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Co-existing with Predators

In helping homeowners over the years deal in natural ways with small critters like moles and gophers, as well as larger animals like deer, I found that there is one necessary ingredient–the homeowner has to want to co-exist rather than resort  to lethal controls.

That same principle applies to larger predators in the landscape such as cougars, wolves, bears, or coyotes.  The wolf reintroduction has generated a lot of fear.  But if we want wolves to remain in the landscape, then ranchers will need to learn new methods.  I have always advocated that, just like the homeowners I helped and educated, ranchers need and deserve a helping hand.  This should include public and private monies for education and training.  Instead of ranchers just given a ‘kill tag’ or being reimbursed ad infinitum for predations, they need to be aided in new protection methods with the goal of incorporating those techniques into their regular routine.

There are several private organizations doing just that:  working with ranchers to discover ways to protect their herds and flocks.  Below is a fantastic informative video I hope you’ll watch.  Well produced with the added benefit of wonderful scenery and wildlife footage, ‘A Season of Predators’ gives you a vision of where we must be headed if we are to have bears and wolves remain in the landscape.

One additional note I’d make:  Although this video concentrates on wolf management, we, the public, are spending millions of dollars a year funding government killing of predators and ‘nuisance’ animals.  This arm of the USF&W is called Wildlife Services and its main job, unlike its title, is killing predators.  One local man who works for WS told me that he trapped and killed 400 raccoons last year for one farmer.  He also had to kill dozens of feral cats as part of his job.  Ironically, he was also killing the local coyotes that would have kept the raccoon and feral cat population in check.  This is the kind of government subsidization that is ‘old school’.  Instead of simply killing wildlife as well as throwing away all that money that not only doesn’t teach the farmer any practices, but doesn’t teach the local wildlife anything, Wildlife Services could have used those dollars exploring new methods and instructing this farmer in sustainable practices in co-existence.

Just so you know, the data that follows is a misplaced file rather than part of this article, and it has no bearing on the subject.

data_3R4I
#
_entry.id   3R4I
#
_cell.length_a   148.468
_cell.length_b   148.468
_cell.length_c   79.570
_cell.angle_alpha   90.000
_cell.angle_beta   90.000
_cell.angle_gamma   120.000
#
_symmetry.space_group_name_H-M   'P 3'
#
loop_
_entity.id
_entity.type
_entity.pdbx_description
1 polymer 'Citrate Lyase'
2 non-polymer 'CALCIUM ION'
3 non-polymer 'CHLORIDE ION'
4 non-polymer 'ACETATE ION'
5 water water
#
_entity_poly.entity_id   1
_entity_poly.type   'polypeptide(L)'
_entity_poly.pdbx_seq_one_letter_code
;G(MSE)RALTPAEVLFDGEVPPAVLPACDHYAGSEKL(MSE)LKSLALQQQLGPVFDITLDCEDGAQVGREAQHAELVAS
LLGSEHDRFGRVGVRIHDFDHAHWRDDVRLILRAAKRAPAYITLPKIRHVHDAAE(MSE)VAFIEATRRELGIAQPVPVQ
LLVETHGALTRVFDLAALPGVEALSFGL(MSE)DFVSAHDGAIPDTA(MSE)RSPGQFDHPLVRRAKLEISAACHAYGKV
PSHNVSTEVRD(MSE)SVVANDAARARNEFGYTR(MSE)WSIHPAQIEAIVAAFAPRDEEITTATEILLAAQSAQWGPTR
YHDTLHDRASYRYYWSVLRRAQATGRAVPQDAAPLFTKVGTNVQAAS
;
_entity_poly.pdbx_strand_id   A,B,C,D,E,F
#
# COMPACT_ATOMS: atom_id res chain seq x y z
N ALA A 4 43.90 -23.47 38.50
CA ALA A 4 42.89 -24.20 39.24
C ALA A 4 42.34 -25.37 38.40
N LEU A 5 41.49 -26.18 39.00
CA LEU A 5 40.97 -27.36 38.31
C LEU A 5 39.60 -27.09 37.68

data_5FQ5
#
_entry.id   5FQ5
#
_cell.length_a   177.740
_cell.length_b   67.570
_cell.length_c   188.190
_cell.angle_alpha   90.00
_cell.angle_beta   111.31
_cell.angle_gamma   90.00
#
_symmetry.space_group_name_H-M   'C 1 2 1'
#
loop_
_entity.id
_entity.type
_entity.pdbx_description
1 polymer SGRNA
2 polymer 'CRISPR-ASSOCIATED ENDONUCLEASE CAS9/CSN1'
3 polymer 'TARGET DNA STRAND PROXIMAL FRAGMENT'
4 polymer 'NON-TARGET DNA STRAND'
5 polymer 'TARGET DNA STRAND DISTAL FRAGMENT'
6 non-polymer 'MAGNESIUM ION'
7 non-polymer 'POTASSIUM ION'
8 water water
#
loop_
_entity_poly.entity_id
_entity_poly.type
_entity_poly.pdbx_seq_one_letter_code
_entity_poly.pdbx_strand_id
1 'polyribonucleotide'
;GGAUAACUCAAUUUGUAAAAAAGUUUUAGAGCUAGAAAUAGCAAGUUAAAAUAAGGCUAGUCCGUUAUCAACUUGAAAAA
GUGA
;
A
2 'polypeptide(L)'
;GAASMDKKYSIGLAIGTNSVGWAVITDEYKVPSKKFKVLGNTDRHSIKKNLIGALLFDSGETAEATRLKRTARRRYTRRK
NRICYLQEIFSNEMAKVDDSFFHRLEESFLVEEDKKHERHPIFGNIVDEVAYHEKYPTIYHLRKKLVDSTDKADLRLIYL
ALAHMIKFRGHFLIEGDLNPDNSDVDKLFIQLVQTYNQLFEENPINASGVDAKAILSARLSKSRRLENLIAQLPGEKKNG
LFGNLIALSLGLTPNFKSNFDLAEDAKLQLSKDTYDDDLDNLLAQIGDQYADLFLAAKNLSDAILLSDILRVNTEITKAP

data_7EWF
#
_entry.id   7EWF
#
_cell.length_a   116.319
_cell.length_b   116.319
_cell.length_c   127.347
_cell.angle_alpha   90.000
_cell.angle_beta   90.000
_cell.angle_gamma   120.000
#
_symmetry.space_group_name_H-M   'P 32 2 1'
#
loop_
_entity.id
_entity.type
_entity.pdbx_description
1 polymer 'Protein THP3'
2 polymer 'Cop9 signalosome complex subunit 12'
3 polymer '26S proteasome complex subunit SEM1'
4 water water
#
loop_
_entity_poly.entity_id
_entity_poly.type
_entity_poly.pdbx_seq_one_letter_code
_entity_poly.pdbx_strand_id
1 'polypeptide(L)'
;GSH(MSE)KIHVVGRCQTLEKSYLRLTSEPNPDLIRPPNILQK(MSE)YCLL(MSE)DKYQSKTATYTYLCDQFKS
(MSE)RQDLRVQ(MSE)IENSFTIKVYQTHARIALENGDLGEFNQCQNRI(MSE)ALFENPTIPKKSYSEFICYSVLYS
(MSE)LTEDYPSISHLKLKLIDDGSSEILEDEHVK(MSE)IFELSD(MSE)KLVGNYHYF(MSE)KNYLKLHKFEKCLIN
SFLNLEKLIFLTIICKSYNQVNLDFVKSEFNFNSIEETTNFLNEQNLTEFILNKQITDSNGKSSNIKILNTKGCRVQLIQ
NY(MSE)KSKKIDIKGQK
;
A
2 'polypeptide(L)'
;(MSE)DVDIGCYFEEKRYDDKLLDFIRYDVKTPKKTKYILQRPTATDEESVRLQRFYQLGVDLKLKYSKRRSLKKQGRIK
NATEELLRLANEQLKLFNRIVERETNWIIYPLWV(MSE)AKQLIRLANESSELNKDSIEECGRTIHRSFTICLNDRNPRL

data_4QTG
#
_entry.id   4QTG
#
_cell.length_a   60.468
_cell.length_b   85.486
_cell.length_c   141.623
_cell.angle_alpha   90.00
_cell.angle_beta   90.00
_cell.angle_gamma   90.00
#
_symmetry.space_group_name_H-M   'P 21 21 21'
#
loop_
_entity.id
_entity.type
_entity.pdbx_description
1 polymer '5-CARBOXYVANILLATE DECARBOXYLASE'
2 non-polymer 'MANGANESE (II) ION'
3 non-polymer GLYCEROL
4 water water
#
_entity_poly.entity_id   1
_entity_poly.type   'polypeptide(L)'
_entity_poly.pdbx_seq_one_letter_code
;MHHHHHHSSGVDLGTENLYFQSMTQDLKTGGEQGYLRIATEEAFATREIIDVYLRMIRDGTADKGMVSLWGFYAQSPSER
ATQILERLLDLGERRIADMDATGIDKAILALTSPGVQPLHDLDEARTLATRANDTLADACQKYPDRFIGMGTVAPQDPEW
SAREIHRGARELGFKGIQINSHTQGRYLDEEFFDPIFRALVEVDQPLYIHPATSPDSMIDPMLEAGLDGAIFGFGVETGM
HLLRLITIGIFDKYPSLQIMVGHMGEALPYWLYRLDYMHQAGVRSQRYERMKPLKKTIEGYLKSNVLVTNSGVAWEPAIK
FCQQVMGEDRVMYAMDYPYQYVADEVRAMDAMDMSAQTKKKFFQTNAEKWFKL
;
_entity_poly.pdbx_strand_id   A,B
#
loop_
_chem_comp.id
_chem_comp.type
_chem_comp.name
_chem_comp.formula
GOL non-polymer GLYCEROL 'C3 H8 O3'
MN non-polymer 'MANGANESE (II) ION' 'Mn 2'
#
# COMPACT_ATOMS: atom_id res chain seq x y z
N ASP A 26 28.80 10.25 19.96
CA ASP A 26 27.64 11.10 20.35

Having worked with over-populations of deer in suburban areas, I know that deer damage can be controlled.  For instance, deer actually are trainable.  Does teach their fawns what to eat.  Deer can be browsing on one type of flower in the landscape, but miles away won’t touch that plant but prefer another.  Through a variety of means that don’t even include fencing, deer can be ‘taught’ not to eat a particular plant.  As you’ll see in this video, wolves can be taught too, but it takes a bit more work than simply a trap, a gun, or a poison.  This is the kind of ‘work’ where your psyche and body meld into the land.  You’ll have some loss, but the goal is to minimize.  You are working with the wild, not against it, and in doing so there is great pleasure and satisfaction, with the rewards being a feeling of oneness with the Land.